Mr. Northam, standing next to his wife, Pam, at the news conference, spoke earnestly and was seemingly impervious to the wave of condemnation that the photograph had spawned. He appeared determined to maintain his innocence, and said he would use the controversy as something of a teachable moment in the state where slaves first arrived 400 years ago.
Speaking to reporters for over 40 minutes as a handful of protesters gathered outside the State Capitol demanding that he resign, the 59-year-old governor said he wanted to have “an honest conversation about racial justice.”
Mr. Northam called the image of the two men “offensive, racist and despicable.” But he said, “I cannot in good conscience choose the path that would be easier, for me to duck my responsibility to reconcile.”
Mr. Northam, who was elected in 2017, asked Virginians for forgiveness and said he understood that not all of the state’s citizens would believe him.
While he was insistent that it was not him in the image from the 1984 Eastern Virginia Medical School yearbook, he appeared less assertive about other questions regarding his history. Asked why he was referred to as “coonman” on his yearbook page at the Virginia Military Institute, Mr. Northam said that two cadets a year older than him had given him the nickname, but insisted that he did not know “their motives or intent.”
Further, his efforts to present himself as a healer were complicated by his discussions of the Michael Jackson-themed dance party and the matter of whether he could still perform Mr. Jackson’s “moonwalk” dance steps.
Mr. Northam was calm as he took questions, but was plainly bothered by the suggestion that he was bigoted or dishonest. A native of Virginia’s rural Eastern Shore, the governor noted that he went to integrated public schools in the 1970s, a time when many affluent white children fled to segregation academies, and he called himself “a man of honor,” invoking his leadership on V.M.I.’s honor court.
“That is the most meaningful thing to me in my life,” Mr. Northam said. “I tell the truth. I’m telling the truth today.”
He said that he had a chance to sit down on Friday night and look at the photo closely, and that classmates had told him there were photo mix-ups on other pages in the yearbook. He said that he had not bought a copy of the yearbook and had never previously seen it.
But now that he has lost support from nearly all his allies in the state capitol — both the House and Senate Democratic caucuses have urged him to quit — it is not clear how long Mr. Northam can last. He will have a difficult time recruiting businesses to the state and could also face challenges raising campaign contributions, which is crucial given that all 140 seats of the state legislature are on the ballot this fall and Democrats need to win only a handful of races to take control of both chambers.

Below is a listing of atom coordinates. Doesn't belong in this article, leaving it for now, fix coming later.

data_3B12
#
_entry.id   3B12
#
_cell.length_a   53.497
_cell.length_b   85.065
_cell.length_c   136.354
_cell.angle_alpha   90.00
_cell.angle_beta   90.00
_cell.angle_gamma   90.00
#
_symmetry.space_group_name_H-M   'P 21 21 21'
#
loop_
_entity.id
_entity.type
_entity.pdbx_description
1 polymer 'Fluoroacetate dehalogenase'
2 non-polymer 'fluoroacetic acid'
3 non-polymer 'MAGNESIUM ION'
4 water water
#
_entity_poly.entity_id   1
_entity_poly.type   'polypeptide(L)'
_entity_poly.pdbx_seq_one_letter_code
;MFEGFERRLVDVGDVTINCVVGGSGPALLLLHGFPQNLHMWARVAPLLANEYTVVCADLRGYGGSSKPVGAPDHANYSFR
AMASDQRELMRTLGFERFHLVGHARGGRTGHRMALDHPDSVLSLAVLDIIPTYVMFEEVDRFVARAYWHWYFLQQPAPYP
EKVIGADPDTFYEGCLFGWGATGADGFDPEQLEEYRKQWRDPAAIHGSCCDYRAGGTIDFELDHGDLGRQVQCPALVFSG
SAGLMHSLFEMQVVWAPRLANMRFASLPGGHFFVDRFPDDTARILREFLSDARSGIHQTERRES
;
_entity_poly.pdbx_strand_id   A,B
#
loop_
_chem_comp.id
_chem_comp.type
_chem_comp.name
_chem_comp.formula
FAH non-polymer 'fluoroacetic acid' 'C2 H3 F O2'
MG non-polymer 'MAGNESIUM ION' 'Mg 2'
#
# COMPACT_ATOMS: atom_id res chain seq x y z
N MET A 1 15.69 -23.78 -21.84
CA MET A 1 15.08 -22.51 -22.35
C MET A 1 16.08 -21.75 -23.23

Further, Mr. Northam is confronting a national party that will not ease up on him.
Democrats in the Trump era have adopted a sort of zero-tolerance approach in their ranks toward misconduct involving race and gender. With Republicans eager to level accusations of hypocrisy, Democratic leaders in Washington have sought to aggressively police the sort of misdeeds they have linked to Mr. Trump. They have pushed out lawmakers such as former Senator Al Franken of Minnesota and former Representative Ruben Kihuen of Nevada, both of whom were accused of sexual harassment.
With the 2020 Democratic presidential primary race getting underway, the pressure on Mr. Northam has been even more intense: The party’s White House hopefuls were some of the first officials to call on him to resign Friday night, beginning a cascade of demands that extended through the day Saturday.
Calls for Mr. Northam’s resignation also came from state Democrats like former Gov. Terry McAuliffe and Mayor Levar Stoney of Richmond, both longtime allies of the governor. By the end of the day, Mr. Northam had few public allies left beyond his own staff and some longtime friends, like the Rev. Kelvin F. Jones, an African-American whose Baptist church Mr. Northam attends when he is on the Eastern Shore.
“We cannot destroy somebody’s life for a choice we perceive they made,” said Mr. Jones, who traveled to Richmond on Saturday to be with the governor and said he did not think it was Mr. Northam in the picture.
The Virginia Constitution allows the impeachments of governors for “offending against the Commonwealth by malfeasance in office, corruption, neglect of duty or other high crime or misdemeanor.” If Mr. Northam chooses to remain in office and legislators ultimately seek his impeachment, the House of Delegates would be the first legislative chamber to consider the matter. The Senate would conduct any subsequent trial and determine whether Mr. Northam kept power.